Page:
Frank O'Hara Selected Poems

ISBN 13: 9781857547351

Selected Poems

 
9781857547351: Selected Poems
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This "Selected Poems" presents British readers with one of the most delightful and radical American poets of the 20th century. Frank O'Hara influenced a generation of writers. Breaking with the academic traditions which dominated 1950s poetry, his best poems evince what John Ashbery calls an "instantaneous quality" - unpremeditated freshness, surpise and truth to the observations, loves, friendships or dreams which occasioned them. Autobiography, not confession: Ashbery recalls his "concept of the poem as a chronicle of the creative act which produced it", a poetry new in kind, analogous in approach to painters such as Pollock, Kline and de Kooning, O'Hara's poetry is enriched by his experience of music, painting, sculpture and dance - vibrant snapshots of the life of his city (New York), of imagination and the heart.

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About the Author:

Frank O'Hara was born in Baltimore, Maryland, in 1926, and grew up in Grafton, Massachusetts. He served in the US navy (1944-46) in the South Pacific, and attended the universities of Harvard and Michigan. In 1951 O'Hara settled in Manhattan, and soon became a central figure in a number of the city's artistic circles. For fifteen years he worked as an associate curator at the Museum of Modern Art, during which he became a passionate advocate of Abstract Expressionist painters such as William de Kooning, Jackson Pollock and Franz Kline. O'Hara wrote an enormous quantity of poetry, little of which was published during his lifetime, but which was much admired by friends such as John Ashbery, Kenneth Kock and James Schulyler. He died on 25th July 1966, from injuries sustained in a beach-buggy accident on Fire Island. He is buried at Green River Cemetary on Long Island. His 'Collected Poems' was published in 1971, and won the National Book Award for Poetry.

Excerpt. Reprinted by permission. All rights reserved.:

My Heart

I’m not going to cry all the time
nor shall I laugh all the time,
I don’t prefer one “strain” to another.
I’d have the immediacy of a bad movie,
not just a sleeper, but also the big,
overproduced first-run kind. I want to be
at least as alive as the vulgar. And if
some aficionado of my mess says “That’s
not like Frank!,” all to the good! I
don’t wear brown and grey suits all the time,
do I? No. I wear workshirts to the opera,
often. I want my feet to be bare,
I want my face to be shaven, and my heart–
you can’t plan on my heart, but
the better part of it, my poetry, is open.
The Day Lady Died

It is 12:20 in New York, a Friday
three days after Bastille day, yes
it is 1959 and I go get a shoeshine
because I will get off the 4:19 in Easthampton
at 7:15 and then go straight to dinner
and I don’t know the people who will feed me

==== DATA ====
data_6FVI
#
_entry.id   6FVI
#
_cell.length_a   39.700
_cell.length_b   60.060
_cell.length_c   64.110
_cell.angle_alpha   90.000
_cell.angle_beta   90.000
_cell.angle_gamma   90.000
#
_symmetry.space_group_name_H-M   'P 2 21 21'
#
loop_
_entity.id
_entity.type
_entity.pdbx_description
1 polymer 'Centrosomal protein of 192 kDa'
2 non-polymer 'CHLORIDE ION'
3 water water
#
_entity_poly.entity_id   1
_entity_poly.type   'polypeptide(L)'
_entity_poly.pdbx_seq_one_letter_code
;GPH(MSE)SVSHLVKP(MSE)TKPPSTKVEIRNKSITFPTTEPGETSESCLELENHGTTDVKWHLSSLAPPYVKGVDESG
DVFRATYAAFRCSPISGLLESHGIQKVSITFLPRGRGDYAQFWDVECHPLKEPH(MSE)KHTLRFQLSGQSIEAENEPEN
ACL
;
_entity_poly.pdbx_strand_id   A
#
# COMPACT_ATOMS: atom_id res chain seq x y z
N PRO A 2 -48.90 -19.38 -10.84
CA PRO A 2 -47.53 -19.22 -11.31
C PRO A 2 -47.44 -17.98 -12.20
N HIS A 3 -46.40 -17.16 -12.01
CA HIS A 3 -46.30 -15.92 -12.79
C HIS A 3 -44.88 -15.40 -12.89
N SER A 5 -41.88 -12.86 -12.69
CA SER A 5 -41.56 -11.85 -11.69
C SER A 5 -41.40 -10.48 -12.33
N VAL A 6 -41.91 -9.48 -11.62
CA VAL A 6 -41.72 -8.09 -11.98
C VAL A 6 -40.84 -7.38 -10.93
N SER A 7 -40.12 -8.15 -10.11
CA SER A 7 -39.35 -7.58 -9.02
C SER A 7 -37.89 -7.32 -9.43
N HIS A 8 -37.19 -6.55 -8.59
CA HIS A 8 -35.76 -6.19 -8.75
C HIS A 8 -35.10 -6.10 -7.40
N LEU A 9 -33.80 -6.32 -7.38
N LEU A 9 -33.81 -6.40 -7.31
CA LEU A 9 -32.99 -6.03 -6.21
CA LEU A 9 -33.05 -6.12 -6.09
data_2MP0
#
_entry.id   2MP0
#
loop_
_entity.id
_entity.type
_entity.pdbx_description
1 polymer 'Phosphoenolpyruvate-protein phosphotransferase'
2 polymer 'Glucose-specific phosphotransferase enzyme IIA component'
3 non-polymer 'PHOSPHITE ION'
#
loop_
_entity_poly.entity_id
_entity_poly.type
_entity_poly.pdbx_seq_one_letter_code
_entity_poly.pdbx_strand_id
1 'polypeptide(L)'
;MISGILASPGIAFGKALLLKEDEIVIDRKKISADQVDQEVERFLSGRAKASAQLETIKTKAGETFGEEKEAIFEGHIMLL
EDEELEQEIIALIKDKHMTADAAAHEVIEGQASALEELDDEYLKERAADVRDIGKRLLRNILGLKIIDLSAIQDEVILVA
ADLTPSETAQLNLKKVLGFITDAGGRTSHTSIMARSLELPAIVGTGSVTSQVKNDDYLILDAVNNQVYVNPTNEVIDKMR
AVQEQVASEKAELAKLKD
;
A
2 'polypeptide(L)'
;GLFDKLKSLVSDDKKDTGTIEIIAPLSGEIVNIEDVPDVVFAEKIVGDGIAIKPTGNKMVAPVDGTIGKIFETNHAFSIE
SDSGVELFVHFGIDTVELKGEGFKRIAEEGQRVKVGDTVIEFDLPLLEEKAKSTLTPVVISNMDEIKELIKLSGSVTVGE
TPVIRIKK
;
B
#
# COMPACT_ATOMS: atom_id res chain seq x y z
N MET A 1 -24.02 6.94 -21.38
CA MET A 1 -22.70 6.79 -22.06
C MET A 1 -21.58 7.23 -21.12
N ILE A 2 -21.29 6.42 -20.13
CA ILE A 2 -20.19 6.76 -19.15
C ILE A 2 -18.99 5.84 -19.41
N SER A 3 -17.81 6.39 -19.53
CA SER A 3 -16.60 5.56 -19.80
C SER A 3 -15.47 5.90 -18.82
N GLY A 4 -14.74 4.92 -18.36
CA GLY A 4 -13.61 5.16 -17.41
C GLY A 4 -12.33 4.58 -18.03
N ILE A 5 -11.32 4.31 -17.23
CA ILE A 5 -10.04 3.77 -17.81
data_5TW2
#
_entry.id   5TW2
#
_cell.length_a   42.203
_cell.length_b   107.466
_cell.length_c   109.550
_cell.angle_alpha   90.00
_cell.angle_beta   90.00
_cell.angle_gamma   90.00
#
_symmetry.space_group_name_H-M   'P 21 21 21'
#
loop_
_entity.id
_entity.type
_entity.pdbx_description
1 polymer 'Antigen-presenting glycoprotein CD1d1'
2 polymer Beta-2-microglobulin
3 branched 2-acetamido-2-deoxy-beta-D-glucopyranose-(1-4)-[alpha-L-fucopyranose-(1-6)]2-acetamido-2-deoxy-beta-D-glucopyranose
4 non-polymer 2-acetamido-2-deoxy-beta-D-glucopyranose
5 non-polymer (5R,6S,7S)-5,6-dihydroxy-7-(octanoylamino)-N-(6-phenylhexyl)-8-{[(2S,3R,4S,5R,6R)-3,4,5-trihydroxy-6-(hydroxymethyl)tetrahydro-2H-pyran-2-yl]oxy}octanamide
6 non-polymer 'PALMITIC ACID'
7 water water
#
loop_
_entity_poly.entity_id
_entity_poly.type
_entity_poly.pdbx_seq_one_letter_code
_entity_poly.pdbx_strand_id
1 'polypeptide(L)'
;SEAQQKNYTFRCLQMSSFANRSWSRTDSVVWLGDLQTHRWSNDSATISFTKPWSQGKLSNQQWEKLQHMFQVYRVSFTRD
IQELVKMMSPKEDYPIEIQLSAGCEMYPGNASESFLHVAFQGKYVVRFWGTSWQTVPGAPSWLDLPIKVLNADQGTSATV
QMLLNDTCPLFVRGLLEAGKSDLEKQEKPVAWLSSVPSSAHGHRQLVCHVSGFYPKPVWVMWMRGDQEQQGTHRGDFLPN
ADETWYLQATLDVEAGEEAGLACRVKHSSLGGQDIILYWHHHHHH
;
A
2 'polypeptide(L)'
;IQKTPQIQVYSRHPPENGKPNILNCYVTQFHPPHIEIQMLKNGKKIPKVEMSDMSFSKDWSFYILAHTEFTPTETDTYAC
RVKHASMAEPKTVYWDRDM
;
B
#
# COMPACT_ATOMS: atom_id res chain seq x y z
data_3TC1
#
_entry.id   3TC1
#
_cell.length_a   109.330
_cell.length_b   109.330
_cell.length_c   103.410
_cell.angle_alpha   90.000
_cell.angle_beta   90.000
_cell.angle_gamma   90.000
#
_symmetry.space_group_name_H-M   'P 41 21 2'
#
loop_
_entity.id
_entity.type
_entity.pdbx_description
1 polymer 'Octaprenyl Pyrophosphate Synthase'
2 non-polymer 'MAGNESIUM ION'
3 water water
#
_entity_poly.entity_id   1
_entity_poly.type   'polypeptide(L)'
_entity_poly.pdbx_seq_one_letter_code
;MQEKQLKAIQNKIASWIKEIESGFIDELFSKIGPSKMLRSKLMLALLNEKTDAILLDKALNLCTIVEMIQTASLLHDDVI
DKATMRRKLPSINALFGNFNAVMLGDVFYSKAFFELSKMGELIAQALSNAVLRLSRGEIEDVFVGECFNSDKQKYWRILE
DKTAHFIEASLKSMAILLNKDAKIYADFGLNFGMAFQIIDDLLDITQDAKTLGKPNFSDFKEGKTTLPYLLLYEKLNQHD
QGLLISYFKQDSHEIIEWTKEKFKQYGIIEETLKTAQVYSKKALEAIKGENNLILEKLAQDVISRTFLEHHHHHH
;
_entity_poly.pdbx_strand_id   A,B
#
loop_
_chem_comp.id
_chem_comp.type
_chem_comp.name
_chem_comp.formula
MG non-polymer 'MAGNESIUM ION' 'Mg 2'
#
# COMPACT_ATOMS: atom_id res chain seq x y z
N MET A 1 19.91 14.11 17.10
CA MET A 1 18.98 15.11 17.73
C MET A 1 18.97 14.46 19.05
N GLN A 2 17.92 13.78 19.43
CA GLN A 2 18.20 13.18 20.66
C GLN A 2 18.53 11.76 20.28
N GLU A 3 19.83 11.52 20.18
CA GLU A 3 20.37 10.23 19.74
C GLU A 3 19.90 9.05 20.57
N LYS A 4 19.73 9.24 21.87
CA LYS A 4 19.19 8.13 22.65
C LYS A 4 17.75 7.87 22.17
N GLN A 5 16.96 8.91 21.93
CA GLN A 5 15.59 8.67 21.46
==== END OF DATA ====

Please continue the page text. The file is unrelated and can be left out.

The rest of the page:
I walk up the muggy street beginning to sun
and have a hamburger and a malted and buy
an ugly NEW WORLD WRITING to see what the poets
in Ghana are doing these days
I go on to the bank
and Miss Stillwagon (first name Linda I once heard)
doesn’t even look up my balance for once in her life
and in the GOLDEN GRIFFIN I get a little Verlaine
for Patsy with drawings by Bonnard although I do
think of Hesiod, trans. Richmond Lattimore or
Brendan Behan’s new play or Le Balcon or Les Nègres
of Genet, but I don’t, I stick with Verlaine
after practically going to sleep with quandariness

and for Mike I just stroll into the PARK LANE
Liquor Store and ask for a bottle of Strega and
then I go back where I came from to 6th Avenue
and the tobacconist in the Ziegfeld Theatre and
casually ask for a carton of Gauloises and a carton
of Picayunes, and a NEW YORK POST with her face on it

and I am sweating a lot by now and thinking of
leaning on the john door in the 5 SPOT
while she whispered a song along the keyboard
to Mal Waldron and everyone and I stopped breathing
Having a Coke With You

is even more fun than going to San Sebastian, Irún, Hendaye, Biarritz, Bayonne
or being sick to my stomach on the Traversa de Gracia in Barcelona
partly because in your orange shirt you look like a better happier St. Sebastian
partly because of my love for you, partly because of your love for yoghurt
partly because of the fluorescent orange tulips around the birches
partly because of the secrecy our smiles take on before people and statuary
it is hard to believe when I’m with you that there can be anything as still
as solemn as unpleasantly definitive as statuary when right in front of it
in the warm New York 4 o’clock light we are drifting back and forth
between each other like a tree breathing through its spectacles

and the portrait show seems to have no faces in it at all, just paint
you suddenly wonder why in the world anyone ever did them
I look
at you and I would rather look at you than all the portraits in the world
except possibly for the Polish Rider occasionally and anyway it’s in the Frick
which thank heavens you haven’t gone to yet so we can go together for the first time
and the fact that you move so beautifully more or less takes care of Futurism
just as at home I never think of the Nude Descending a Staircase or
at a rehearsal a single drawing of Leonardo or Michelangelo that used to wow me
and what good does all the research of the Impressionists do them
when they never got the right person to stand near the tree when the sun sank
or for that matter Marino Marini when he didn’t pick the rider as carefully
as the horse
it seems they were all cheated of some marvelous experience
which is not going to go wasted on me which is why I’m telling you about it
From the Hardcover edition.

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